An exotic weed which will compete with pastures has already established itself along the Midland Highway.December 12, 2012 4:06am
Landcare groups are turning up the heat on Chilean needle grass, a highly invasive restricted weed that is spreading quickly through the region.
Nearly 200 people went to information sessions run by Broken Catchment Landcare Network groups about the potentially devastating weed, and identification and integrated management practices were discussed.
Goomalibee Landcare Group president Murray Chapman said Chilean needle grass had the potential to dramatically reduce pasture quality and quantity, damage stock, and would make contaminated hay and wool unsaleable because of the weed’s restricted status.
‘‘The plant is prolific in seed set with up to 12
‘‘We have a number of very large infestations along the Midland Hwy, and caution needs to be taken when slashing to prevent further spread of seeds and new infestations developing.’’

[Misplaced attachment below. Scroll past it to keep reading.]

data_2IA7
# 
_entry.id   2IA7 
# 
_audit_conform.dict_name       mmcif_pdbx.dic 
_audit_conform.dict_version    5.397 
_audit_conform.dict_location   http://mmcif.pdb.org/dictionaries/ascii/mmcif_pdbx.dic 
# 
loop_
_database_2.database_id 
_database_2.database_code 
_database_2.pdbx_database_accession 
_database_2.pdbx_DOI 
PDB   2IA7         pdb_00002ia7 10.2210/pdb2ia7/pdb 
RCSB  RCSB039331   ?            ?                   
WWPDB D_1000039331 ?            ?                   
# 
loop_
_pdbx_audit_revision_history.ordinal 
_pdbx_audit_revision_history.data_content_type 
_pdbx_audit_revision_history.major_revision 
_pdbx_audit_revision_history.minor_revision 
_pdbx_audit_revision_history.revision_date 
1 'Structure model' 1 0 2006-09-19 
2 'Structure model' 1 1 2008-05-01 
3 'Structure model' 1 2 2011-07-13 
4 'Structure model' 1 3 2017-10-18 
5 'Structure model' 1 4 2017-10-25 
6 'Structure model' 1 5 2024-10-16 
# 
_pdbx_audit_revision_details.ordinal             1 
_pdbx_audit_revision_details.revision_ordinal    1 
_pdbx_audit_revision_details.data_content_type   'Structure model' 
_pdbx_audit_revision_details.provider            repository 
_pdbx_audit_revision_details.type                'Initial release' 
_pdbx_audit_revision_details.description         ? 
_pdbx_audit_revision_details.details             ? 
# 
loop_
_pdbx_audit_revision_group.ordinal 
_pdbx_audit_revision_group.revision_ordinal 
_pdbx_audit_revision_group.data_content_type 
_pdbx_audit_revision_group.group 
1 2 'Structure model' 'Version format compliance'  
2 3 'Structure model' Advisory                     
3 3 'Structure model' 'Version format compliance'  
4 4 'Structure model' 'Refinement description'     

He said co-operation between public and private land managers was needed to control the weed.
Chilean needle grass is a vigorous competitor in native grasslands and pastures and is difficult to eradicate once established. It is commonly mistaken for native spear grasses and stipa species. The seeds attach and are readily transported by vehicles, machinery and animals.
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